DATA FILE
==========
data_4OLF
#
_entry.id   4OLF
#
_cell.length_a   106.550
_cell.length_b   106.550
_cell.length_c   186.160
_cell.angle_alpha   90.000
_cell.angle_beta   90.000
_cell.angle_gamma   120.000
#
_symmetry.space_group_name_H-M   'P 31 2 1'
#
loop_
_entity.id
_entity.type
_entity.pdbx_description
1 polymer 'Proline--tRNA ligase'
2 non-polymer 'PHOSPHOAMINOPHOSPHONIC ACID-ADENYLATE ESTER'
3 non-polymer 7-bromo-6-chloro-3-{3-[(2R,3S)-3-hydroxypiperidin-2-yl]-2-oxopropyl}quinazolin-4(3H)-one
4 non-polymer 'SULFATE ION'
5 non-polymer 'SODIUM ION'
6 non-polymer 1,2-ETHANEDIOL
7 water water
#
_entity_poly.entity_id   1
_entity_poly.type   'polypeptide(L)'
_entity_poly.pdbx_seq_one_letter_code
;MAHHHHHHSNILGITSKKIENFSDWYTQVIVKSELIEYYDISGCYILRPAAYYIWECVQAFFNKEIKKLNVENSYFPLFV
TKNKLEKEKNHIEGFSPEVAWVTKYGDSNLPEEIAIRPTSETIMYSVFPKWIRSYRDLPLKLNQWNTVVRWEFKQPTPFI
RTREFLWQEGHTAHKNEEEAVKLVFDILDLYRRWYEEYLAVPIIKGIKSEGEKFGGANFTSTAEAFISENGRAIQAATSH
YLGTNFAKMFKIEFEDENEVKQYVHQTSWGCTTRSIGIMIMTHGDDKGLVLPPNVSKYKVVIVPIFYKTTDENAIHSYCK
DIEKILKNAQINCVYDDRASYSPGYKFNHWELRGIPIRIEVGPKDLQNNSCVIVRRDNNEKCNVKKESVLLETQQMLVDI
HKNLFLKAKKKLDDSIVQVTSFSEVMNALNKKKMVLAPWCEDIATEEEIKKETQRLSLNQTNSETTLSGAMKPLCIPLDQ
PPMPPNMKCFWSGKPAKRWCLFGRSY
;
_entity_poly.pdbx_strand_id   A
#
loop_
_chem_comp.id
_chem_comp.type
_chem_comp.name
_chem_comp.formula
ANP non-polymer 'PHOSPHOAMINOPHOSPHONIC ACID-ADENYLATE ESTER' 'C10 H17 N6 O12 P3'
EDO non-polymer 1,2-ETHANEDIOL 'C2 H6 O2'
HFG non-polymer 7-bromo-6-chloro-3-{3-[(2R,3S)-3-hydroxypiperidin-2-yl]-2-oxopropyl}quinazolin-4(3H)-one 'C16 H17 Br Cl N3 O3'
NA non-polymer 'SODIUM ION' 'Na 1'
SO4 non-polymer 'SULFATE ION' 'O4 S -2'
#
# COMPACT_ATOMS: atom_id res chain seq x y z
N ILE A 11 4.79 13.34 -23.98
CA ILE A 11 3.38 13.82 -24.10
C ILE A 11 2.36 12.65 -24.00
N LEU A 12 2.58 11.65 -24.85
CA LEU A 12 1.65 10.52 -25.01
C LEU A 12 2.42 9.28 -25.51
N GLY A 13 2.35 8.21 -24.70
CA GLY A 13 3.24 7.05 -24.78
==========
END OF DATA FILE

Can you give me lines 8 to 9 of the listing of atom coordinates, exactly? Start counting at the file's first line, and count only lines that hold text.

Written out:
_cell.angle_alpha   90.000
_cell.angle_beta   90.000